It is important to note that MQL application is a more sensitive process than flood cooling. Mist must be aimed precisely at the tool to be effective. Fluid selection, equipment, and material type also play key roles in proper MQL application.

    To learn more about MQL, including equipment needs, fluid types, and a few “rules of thumb,” click here to download The MQL Handbook. You may also want to check out this educational video from Modern Machine Shop.

    cost per cut

    Best Practices for High Production Circular Sawing Operations

    March 15, 2015 / , , , , , , , , , , , , , , ,


    In a mature manufacturing operation like circular sawing, it is easy for managers and lead operators to rely on trusted and proven techniques. Unfortunately, today’s competitive market has upped the ante, which is why so many operations have stopped depending solely on tribal knowledge and are now embracing continuous improvement and the changes that come along with it.

    Today’s leading operations managers know that being successful requires both innovation and re-evaluation. In other words, they understand that their way may not always be the best way, and that, instead, their aim should be to stay open to a better way. As a recent leadership article from Forbes notes, “Top performers are top performers because they consistently search for ways to make their best even better.”

    In a circular sawing operation, this may mean testing a new blade on the shop floor, while other times, it may mean adopting a new management technique. Or, as this article from manufacturing.net suggests, it may mean basing your decisions on “real-time data versus institutional memory.”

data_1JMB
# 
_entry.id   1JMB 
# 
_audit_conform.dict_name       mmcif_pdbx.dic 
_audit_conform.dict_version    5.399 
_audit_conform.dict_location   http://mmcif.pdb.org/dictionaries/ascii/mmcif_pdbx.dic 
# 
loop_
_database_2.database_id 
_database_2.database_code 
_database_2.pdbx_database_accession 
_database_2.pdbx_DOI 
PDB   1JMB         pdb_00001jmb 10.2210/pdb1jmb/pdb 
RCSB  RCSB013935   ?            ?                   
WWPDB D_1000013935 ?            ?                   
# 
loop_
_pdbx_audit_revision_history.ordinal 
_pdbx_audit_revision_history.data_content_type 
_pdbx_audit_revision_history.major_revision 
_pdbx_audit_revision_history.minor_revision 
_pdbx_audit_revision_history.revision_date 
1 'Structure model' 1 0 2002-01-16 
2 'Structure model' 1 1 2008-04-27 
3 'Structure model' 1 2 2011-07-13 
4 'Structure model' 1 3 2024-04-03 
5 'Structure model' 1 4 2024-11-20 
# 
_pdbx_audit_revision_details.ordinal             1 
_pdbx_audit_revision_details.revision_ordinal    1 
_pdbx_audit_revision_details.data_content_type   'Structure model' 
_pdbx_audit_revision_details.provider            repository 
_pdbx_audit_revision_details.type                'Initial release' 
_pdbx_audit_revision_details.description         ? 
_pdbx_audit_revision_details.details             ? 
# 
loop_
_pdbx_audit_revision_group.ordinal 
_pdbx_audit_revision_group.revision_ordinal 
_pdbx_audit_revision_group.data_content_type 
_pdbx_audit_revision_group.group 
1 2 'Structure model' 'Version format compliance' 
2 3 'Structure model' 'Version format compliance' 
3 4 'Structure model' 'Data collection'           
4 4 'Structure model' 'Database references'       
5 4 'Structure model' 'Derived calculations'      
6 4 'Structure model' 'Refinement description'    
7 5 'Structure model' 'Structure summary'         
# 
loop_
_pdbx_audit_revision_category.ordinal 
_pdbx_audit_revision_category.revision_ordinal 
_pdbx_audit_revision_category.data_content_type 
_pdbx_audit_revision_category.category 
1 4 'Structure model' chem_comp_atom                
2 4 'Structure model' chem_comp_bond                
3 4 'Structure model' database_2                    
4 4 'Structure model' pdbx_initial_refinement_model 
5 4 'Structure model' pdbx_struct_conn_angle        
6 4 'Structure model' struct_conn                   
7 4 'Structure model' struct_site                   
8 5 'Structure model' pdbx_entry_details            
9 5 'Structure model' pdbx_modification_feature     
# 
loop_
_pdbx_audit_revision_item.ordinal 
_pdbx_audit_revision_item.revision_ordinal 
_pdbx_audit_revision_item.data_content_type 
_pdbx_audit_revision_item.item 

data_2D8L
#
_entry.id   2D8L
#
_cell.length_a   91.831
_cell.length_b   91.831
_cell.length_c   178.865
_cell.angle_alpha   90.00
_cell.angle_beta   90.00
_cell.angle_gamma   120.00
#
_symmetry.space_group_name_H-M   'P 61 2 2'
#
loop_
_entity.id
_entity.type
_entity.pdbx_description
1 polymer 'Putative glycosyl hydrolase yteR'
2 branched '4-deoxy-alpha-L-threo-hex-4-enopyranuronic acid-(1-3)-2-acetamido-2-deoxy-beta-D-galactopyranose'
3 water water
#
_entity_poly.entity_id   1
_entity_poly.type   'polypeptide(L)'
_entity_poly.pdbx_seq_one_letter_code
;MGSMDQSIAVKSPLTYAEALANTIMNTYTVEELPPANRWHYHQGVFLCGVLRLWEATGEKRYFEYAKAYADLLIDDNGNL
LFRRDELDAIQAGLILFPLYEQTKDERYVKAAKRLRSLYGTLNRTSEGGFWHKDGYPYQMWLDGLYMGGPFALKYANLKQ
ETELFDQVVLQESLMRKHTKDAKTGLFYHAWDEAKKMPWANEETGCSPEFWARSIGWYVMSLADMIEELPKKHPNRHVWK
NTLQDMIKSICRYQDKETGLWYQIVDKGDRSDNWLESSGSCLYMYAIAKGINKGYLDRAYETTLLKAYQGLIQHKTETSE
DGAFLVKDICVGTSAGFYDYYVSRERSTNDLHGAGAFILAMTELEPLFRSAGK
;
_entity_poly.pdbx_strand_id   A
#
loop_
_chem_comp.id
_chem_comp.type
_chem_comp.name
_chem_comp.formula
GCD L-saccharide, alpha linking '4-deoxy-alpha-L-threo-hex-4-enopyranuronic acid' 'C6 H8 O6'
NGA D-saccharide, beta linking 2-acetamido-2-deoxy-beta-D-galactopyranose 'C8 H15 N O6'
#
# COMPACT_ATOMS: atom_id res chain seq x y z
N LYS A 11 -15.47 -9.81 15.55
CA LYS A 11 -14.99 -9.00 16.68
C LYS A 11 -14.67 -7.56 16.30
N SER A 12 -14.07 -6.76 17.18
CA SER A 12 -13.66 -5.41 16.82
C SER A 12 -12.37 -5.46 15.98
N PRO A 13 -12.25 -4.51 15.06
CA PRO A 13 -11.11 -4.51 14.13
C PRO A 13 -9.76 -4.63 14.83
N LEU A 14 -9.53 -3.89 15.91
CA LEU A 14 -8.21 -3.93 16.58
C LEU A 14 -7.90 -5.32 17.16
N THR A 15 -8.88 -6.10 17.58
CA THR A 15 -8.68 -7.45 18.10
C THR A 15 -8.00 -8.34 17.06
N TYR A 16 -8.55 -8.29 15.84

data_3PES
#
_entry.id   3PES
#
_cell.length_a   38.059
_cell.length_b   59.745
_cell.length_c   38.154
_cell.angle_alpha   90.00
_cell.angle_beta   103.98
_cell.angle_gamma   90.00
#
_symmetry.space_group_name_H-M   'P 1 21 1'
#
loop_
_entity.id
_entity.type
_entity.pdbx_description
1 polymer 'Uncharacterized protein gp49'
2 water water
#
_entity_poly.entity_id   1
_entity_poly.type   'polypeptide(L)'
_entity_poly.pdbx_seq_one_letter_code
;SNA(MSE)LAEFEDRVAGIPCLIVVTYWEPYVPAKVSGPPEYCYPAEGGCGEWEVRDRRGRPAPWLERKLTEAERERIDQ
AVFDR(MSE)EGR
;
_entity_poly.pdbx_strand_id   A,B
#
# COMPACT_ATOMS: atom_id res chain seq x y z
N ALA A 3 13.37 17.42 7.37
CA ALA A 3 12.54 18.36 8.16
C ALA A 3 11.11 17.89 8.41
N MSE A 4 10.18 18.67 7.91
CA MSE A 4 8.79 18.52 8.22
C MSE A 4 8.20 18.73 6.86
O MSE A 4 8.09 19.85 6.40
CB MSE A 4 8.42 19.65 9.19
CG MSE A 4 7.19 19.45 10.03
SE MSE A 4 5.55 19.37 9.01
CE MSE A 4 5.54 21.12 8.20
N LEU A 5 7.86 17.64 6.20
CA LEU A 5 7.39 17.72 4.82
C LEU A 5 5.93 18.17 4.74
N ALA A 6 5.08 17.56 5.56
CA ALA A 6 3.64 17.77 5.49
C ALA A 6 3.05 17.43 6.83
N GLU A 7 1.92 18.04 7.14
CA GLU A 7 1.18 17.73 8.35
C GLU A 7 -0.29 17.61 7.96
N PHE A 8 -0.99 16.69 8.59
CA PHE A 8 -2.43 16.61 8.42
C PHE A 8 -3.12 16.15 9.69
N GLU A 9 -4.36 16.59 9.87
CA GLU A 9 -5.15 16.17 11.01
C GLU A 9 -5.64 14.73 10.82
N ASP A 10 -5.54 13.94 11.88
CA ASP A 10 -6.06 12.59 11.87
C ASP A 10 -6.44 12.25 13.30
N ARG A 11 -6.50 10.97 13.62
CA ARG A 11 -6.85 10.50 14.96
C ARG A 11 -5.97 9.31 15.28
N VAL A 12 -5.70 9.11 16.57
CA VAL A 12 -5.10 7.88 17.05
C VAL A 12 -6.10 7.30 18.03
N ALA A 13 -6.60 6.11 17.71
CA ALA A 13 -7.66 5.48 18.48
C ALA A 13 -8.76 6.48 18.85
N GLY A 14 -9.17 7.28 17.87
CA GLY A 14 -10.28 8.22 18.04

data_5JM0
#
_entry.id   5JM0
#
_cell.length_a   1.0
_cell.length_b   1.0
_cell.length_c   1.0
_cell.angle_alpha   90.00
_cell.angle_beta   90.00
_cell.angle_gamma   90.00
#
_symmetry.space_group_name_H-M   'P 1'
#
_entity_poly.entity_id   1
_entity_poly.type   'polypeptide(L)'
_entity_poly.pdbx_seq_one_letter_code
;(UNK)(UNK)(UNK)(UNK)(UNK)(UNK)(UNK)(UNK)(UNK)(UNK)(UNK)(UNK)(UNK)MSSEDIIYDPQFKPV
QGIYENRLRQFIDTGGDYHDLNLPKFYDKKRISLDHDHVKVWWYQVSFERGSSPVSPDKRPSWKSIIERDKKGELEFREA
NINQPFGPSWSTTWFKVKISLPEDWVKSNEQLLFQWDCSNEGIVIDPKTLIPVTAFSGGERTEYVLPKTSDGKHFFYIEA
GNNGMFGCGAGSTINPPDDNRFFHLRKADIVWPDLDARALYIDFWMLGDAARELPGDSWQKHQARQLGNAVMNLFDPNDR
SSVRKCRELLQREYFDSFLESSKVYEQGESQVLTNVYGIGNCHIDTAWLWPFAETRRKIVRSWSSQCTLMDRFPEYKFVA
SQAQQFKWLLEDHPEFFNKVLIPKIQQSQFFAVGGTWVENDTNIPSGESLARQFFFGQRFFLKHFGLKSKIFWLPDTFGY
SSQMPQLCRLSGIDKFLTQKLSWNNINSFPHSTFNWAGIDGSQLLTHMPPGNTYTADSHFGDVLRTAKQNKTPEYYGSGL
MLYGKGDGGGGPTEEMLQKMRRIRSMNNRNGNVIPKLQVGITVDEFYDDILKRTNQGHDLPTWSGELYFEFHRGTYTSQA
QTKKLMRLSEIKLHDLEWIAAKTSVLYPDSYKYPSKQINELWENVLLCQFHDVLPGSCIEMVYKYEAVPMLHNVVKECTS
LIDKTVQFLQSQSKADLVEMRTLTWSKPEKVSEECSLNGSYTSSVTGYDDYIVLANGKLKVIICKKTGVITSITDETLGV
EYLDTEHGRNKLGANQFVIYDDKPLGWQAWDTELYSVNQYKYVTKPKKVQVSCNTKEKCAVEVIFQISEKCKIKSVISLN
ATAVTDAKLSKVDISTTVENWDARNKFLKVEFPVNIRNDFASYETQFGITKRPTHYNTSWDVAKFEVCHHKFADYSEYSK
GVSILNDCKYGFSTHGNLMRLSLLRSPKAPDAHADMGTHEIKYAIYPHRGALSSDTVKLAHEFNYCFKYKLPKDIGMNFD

The point is that bar is always moving, and it would serve most operations well to be open to new ideas and, more importantly, to learn from others. What are other circular sawing operations doing to stay competitive? The LENOX Institute of Technology (LIT) interviewed two high production metal-cutting companies and asked them for some of the best practices they are using to stay competitive. Read below to discover a few of the strategies they are using to become industry leaders.

    Jet Cutting Service, Inc.
    Based out of  a 69,000-sq-ft facility in Bedford Park, IL, the metal processor currently runs 10 circular cold saws and eight band saws and primarily serves steel service centers, machine shops, and some producing mills. When it comes to strategy, vice president Mike Baron focuses on three key strategies: